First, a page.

The Urban Development Corporation (UDC) has handed over the management and operations of the Simόn Bolívar Cultural Centre (SBCC), downtown Kingston to the Institute of Jamaica (IOJ). The keys were handed over on Thursday, April 2, 2015 by Senator K.D Knight, UDC chairman and were received by Ambassador Burchell Whiteman, IOJ chairman.
According to Senator K.D Knight, “the handing over of the Cultural Centre represents another signal development for the Corporation especially in the downtown Kingston area coming on the heels of a successful divestment campaign resulting in the J$1.3 billion sale of a number of key properties and lease arrangements since 2012”.
Ann Marie Bonner, Executive Director, said “I am delighted to accept on behalf of the Institute of Jamaica this building which demonstrates international and local collaboration and cooperation. The Institute is ready to provide interesting programmes for sharing Latin American and Caribbean cultures.”
In his remarks, Desmond Malcolm, UDC General Manager noted, “the UDC has made development happen in nearly every sector of society since 1968 and so as we celebrate our 47th anniversary, we take great pleasure in handing over this cultural gift made possible through the kindness of the Venezuelan people. The UDC is committed to redeveloping downtown Kingston and improving the aesthetics of the city and we encourage the users of this facility to ensure they take care of it as we preserve the legacy for generations to come”.
The UDC-constructed Simόn Bolívar Cultural Centre (SBCC) is the 2014 recipient of the Jamaican Institute of Architects’ Award for Excellence in Remodelling/Refurbishing.
The Centre evolved from the request of the Venezuelan Government to the Jamaica Government in 2002 to establish a facility in downtown Kingston to commemorate Venezuelan liberator Simόn Bolívar’s link to Jamaica. Venezuelan National Hero, Simόn Jose Antonio de la Santisma – Simόn Bolívar – resided in Jamaica in 1815 at 33 Princess Street in downtown Kingston. It was from here that he penned what is reputed to be his greatest written work, the “Jamaica Letter”.
The Letter, it is believed, was Bolivar’s views on the independence movement in Venezuela and the form of government, which he deemed to be right for that country and, was in part his response to an invitation by the then English Governor of Jamaica to expound on the matter.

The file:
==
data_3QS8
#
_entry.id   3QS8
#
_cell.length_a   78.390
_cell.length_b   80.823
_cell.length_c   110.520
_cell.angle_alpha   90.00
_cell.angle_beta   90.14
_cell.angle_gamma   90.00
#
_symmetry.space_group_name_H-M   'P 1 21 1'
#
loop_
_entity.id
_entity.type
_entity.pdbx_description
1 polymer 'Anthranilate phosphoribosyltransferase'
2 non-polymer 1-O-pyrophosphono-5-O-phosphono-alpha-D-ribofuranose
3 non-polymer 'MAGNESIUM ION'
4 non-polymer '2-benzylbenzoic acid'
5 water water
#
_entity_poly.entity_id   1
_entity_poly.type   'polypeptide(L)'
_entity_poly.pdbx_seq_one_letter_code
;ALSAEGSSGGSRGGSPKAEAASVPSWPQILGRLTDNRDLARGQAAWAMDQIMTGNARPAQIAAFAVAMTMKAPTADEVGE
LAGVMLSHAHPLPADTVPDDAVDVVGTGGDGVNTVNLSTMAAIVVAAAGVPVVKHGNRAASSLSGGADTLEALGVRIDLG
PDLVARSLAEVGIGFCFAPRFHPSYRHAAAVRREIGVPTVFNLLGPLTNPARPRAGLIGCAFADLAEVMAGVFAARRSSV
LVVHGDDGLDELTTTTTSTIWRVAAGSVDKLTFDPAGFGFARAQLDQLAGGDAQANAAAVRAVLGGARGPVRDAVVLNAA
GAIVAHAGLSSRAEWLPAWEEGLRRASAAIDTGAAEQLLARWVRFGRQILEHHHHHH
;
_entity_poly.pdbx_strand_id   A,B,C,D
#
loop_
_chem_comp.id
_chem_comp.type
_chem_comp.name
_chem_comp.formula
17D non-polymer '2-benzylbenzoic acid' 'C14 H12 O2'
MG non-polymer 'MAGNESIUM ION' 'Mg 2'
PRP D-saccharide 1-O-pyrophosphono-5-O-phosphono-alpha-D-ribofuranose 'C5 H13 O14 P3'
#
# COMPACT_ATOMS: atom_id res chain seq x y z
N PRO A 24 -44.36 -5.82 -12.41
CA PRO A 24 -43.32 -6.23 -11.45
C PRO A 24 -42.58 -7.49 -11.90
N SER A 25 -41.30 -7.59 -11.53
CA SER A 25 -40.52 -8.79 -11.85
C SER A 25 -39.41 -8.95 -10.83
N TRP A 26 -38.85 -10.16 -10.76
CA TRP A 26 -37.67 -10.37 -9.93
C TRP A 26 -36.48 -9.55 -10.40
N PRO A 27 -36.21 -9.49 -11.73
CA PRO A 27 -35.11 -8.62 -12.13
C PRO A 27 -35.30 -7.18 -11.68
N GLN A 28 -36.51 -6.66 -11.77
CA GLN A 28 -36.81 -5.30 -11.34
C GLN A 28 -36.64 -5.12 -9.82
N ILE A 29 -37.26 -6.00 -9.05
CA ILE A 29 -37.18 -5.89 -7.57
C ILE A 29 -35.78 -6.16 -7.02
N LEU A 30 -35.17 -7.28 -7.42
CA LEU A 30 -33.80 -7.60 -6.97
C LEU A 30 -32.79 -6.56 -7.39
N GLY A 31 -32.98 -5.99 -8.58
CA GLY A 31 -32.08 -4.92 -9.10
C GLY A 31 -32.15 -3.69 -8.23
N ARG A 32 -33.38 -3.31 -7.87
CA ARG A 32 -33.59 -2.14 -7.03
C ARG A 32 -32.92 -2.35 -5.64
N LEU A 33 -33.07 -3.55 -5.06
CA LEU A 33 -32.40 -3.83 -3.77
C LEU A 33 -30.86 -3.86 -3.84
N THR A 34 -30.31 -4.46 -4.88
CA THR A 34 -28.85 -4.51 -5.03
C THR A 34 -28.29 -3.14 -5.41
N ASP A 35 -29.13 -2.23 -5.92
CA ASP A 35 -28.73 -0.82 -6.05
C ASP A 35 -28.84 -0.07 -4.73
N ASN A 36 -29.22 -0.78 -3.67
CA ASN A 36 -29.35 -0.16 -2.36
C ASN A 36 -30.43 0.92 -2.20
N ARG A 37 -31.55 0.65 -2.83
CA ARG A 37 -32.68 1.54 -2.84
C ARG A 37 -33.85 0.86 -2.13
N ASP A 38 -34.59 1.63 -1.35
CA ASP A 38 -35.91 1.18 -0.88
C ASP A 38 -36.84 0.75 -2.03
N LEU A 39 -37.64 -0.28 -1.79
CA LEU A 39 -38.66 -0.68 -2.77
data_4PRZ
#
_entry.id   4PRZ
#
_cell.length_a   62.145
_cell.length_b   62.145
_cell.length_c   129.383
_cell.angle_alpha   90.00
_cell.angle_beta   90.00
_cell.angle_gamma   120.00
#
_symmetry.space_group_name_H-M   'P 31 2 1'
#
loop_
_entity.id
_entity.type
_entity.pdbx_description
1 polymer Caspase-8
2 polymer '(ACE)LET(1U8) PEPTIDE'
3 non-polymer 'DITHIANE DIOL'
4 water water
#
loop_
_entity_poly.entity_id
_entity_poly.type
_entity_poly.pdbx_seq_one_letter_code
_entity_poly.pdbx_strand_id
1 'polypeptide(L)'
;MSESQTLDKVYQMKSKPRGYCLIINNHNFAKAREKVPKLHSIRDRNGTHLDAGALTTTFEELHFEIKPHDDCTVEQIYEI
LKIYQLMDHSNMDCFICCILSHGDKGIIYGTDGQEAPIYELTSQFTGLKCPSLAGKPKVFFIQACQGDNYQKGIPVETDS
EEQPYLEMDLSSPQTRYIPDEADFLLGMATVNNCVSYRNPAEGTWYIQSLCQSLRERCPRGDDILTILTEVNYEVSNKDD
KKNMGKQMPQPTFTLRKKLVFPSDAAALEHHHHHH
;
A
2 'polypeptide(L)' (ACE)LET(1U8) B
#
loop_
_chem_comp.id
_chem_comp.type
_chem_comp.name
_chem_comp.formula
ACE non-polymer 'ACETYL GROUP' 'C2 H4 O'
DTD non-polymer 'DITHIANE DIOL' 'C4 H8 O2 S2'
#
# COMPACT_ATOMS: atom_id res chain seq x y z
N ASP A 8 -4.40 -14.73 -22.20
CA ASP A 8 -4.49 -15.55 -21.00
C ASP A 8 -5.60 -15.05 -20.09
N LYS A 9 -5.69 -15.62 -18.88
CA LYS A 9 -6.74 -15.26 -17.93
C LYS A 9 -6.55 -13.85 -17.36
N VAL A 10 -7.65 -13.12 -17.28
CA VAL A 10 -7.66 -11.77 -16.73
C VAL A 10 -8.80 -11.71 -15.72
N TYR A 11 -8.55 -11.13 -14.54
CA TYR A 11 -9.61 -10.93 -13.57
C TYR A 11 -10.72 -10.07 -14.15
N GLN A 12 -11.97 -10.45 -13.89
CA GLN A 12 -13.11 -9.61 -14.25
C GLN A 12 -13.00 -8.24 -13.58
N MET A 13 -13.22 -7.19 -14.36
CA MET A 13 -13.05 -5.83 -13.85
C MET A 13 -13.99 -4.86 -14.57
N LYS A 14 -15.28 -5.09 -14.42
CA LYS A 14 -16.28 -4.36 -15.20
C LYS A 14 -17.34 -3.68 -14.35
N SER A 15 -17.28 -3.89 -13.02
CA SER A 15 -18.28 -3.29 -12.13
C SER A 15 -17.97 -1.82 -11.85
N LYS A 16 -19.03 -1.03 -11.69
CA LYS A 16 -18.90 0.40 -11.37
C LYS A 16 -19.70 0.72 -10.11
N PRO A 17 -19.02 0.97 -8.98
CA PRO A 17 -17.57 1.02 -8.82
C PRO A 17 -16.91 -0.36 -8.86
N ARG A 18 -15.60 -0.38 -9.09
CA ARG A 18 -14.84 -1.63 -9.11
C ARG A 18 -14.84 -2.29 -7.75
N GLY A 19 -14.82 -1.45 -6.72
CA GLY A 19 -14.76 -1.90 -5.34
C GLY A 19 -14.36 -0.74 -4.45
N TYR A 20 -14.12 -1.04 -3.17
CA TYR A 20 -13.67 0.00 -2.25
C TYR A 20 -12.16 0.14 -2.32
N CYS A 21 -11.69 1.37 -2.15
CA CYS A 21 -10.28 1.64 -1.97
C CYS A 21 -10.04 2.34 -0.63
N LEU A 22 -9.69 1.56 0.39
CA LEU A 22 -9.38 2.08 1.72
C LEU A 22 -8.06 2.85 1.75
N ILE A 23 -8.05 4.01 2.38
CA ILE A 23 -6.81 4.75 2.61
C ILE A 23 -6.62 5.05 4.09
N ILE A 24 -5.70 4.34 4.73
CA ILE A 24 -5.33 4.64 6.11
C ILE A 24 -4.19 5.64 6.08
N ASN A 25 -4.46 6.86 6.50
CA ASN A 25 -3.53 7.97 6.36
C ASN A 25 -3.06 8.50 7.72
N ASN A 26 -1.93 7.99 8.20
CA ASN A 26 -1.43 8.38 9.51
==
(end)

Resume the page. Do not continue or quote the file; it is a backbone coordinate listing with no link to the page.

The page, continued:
Based on the request of the Jamaican Government, the UDC acted as project managers by preparing architectural drawings; obtaining the necessary approvals drawings; and overseeing the construction of the Centre. The construction of the Centre is part of the UDC’s plan for the redevelopment of downtown Kingston which aims to reposition the city as a cultural hub.
The cultural centre in honour of Simόn Bolívar has been constructed at North Parade and Church Street in historic Parade, not far from Bolivar’s Princess Street address.
The centre comprises the Simόn Bolívar Exhibit Hall where the Jamaica Letter will be exhibited; an interpretation room; a library; three multipurpose rooms, and administrative offices. Programmes will include Latin music and dance, Spanish training, and seminars and demonstrations on Venezuelan and other Latin American cultures. It is envisioned that the Centre will be fully operational and officially opened by the end of 2015.
The UDC which has responsibility for spearheading the redevelopment of downtown Kingston recently divested properties including Machado Complex (J$104 million), Jamintel Building (J$150 million), Oceana Hotel (J$385 million), Lot 21, (J$75 million), all in Downtown Kingston. Lease agreements were also signed for the Ideal Warehouse and Victoria Pier both in downtown Kingston.
Deals were also brokered for the sale of the Forum Hotel (J$350 million), St. Catherine and Mahogany Inn (J$240 million), Negril.
Currently, plans are in train to construct a Food Bazaar area as part of the Festival Marketplace Project encompassing the lands on which the Kingston Craft Market stands.